Home | Clinical Practice | The professional model

The professional model

Clinical supervision can place advancement in your own hands by evolving to suit a developing career. 

Have you ever wondered how to progress your career with confidence and certainty and navigate the obstacles you encounter daily within the healthcare system? Clinical supervision can propel you on your journey.

The art and science of personal development have been informed a great deal by the study of successful athletes and business people. Such individuals have achieved and maintained performance and results through their learning and development of knowledge, skills and attitudes – despite the obstacles they too have faced.

Clinical supervision can model these processes for nurses who wish to develop and advance their practice. A supervisor can meet formally with one or more clinicians to reflect, review and resolve issues relating to their daily practices.

The profession is becoming increasingly attracted to clinical supervision to help people evolve professionally. A recent mapping study states the models used in nursing are preceptorship and clinical facilitation.

Preceptorship is provided to new staff by nurses experienced in a clinical specialty and environment. Clinical facilitation is provided to students by advanced practice nurses when they attend clinical placements. These models promote an introduction to roles in the workplace and are a great start to providing support for new workers, but are they enough to support a journey of lifelong reflection and learning?

Patricia Benner, a nurse researcher, describes the novice-to-expert continuum for nurses and states. Novices require directions, guidance and instruction. Preceptorship and clinical facilitation are appropriate modalities of clinical supervision for novice nurses but as they advance in their practice, they develop different support needs. For example, as nurses progress to the competent stage they demonstrate efficiency, co-ordination, confidence and analytical skills and respond productively to support in developing clinical decision-making and increasing their autonomy.

Brigid Proctor, a pioneer of clinical supervision, developed the popular Proctor’s model. It has three domains: normative, formative and restorative. The normative domain is concerned with the clinical governance surrounding a nurse’s practice; the formative is concerned with attaining and developing relevant knowledge and skills; the restorative is concerned with a nurse’s self care and being able to continuously provide high-quality nursing. This model is able to be adapted to any form of clinical supervision, such as preceptorship, clinical facilitation, 1-to-1 or group clinical supervision, mentorship and peer supervision. It provides a framework to identify and organise clinical issues that arise so appropriate action plans can easily and effortlessly be developed to progress and/or resolve clinical issues. Isn’t this what all nurses want?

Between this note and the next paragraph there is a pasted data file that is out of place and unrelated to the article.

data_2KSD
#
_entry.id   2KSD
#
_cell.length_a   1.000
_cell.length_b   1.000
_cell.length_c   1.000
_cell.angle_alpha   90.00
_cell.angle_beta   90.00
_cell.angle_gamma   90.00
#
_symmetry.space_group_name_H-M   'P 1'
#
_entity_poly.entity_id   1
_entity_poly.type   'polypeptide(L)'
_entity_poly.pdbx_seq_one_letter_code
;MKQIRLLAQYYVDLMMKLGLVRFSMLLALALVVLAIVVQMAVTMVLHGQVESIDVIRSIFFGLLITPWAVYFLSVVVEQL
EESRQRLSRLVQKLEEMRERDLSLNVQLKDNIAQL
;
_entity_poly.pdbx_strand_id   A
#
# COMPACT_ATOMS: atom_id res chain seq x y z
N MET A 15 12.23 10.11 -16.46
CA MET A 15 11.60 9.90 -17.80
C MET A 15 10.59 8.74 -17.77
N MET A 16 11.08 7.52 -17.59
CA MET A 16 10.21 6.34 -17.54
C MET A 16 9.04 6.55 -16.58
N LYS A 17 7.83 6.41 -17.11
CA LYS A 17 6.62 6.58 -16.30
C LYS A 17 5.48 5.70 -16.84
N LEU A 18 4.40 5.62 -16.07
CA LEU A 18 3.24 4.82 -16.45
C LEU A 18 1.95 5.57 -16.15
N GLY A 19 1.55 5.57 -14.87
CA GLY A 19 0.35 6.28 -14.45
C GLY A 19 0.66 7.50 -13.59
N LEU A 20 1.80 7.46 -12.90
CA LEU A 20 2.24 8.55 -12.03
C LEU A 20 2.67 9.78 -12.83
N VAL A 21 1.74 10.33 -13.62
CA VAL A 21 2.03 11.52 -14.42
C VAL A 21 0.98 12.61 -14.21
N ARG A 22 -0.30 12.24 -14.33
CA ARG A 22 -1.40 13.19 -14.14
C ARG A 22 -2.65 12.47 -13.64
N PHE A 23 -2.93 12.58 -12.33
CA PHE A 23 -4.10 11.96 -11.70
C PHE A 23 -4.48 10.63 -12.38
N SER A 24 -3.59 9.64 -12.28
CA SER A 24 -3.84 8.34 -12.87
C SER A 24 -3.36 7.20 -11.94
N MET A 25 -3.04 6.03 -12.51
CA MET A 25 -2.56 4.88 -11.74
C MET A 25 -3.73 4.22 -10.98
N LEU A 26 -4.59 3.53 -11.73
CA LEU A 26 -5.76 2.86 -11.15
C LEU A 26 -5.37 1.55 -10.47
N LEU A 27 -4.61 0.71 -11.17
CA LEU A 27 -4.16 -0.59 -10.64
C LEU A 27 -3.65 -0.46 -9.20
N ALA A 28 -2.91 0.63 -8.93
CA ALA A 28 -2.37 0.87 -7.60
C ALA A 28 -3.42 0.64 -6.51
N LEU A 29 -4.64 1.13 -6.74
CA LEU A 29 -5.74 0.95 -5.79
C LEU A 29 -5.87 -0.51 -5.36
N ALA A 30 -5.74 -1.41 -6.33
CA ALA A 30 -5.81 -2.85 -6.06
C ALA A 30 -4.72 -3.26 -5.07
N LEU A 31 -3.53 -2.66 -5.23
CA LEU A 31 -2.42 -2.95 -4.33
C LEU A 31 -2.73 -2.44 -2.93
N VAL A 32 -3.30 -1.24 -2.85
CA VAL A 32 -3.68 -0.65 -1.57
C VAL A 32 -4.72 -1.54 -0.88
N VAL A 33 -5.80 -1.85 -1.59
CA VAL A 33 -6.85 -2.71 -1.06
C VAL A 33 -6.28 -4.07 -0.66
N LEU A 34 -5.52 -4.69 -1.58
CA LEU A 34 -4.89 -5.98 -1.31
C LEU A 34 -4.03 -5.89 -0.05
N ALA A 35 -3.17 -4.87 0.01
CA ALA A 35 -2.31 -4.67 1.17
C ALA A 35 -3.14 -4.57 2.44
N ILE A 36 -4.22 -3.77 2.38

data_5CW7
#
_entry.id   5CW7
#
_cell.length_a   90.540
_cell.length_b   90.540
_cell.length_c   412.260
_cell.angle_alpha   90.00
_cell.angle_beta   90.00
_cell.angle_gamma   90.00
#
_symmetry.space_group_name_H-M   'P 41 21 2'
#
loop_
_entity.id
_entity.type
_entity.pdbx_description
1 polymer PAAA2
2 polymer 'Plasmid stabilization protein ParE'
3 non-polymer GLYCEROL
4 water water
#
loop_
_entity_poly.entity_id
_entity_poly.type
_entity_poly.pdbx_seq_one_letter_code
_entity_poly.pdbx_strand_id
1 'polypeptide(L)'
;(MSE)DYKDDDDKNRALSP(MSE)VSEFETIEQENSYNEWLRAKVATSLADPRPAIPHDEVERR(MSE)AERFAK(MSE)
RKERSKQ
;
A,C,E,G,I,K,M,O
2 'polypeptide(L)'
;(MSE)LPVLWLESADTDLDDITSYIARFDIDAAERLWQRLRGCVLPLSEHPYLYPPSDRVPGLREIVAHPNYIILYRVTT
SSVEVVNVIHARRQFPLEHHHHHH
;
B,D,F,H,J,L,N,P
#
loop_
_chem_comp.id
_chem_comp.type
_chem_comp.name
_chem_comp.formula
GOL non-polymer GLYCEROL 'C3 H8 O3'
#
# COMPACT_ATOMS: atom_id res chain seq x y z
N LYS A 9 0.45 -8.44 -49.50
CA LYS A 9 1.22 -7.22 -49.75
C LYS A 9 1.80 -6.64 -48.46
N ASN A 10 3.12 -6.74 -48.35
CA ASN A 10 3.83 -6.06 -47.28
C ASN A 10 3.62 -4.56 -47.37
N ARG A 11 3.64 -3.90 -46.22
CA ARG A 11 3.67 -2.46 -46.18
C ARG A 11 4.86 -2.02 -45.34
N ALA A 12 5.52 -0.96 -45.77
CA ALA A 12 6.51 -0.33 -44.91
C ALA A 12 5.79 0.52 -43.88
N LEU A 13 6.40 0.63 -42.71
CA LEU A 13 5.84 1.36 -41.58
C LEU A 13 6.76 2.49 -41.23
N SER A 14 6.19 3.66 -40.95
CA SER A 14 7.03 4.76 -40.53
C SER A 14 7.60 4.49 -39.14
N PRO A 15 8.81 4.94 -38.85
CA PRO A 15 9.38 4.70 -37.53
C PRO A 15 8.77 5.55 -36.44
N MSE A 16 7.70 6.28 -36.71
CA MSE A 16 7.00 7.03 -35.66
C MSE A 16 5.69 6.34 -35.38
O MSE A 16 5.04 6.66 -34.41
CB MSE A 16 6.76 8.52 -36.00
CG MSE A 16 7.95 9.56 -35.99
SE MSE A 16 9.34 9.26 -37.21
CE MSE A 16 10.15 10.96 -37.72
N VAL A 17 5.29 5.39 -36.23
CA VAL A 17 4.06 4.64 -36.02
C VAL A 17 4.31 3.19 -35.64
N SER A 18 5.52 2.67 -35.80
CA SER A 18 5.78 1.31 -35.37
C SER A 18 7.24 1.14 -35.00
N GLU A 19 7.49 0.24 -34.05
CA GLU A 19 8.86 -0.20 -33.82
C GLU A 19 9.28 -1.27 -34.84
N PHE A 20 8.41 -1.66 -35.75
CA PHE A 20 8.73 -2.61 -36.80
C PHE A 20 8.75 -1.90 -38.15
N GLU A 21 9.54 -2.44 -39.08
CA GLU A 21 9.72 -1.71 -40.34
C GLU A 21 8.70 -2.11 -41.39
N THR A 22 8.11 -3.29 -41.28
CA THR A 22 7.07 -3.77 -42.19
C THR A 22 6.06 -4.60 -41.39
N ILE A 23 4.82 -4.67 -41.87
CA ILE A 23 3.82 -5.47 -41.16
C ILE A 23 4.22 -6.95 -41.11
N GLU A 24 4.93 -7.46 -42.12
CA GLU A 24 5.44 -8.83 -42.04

Although many services promote clinical supervision for nurses, restricted funds and limited resources diminish the possibility of organisations providing it. However, there are many alternatives that all nurses can choose to follow if they are intent on continuously evolving their career. Peer supervision is one such alternative that can be innovated with Proctor’s model. Advanced practice nurses can stimulate in vivo reflections and discussions in ad hoc moments in the clinical arena. For example, they may attend handovers and use the Proctor framework to stimulate discussions with staff to progress the clinical management of any client who is stagnant in their clinical progress.

Nurses have been calling for the same level of recognition as our allied health colleagues for many years. The profession comprises 56 per cent of the Australian health workforce. What might happen if nurses took on the responsibility of seeking and engaging in professional clinical supervision themselves? Might taking responsibility for our individual professional development through clinical supervision, mentoring, practice development or peer supervision lead us further towards maturity and autonomy as a profession and even greater personal satisfaction? Imagine being free to make this type of difference on a regular basis and to move through obstacles encountered daily towards the compelling career and life you know you can have!

Moira Maraun is an RN, CMHN, master practitioner and certified trainer NLP. She provides clinical supervision and other coaching services to professionals to safely develop their abilities and advance their careers. [email protected]

Do you have an idea for a story?
Email [email protected]

Get the news delivered straight to your inbox

Receive the top stories in our weekly newsletter Sign up now

Leave a Comment

Your email address will not be published. Required fields are marked *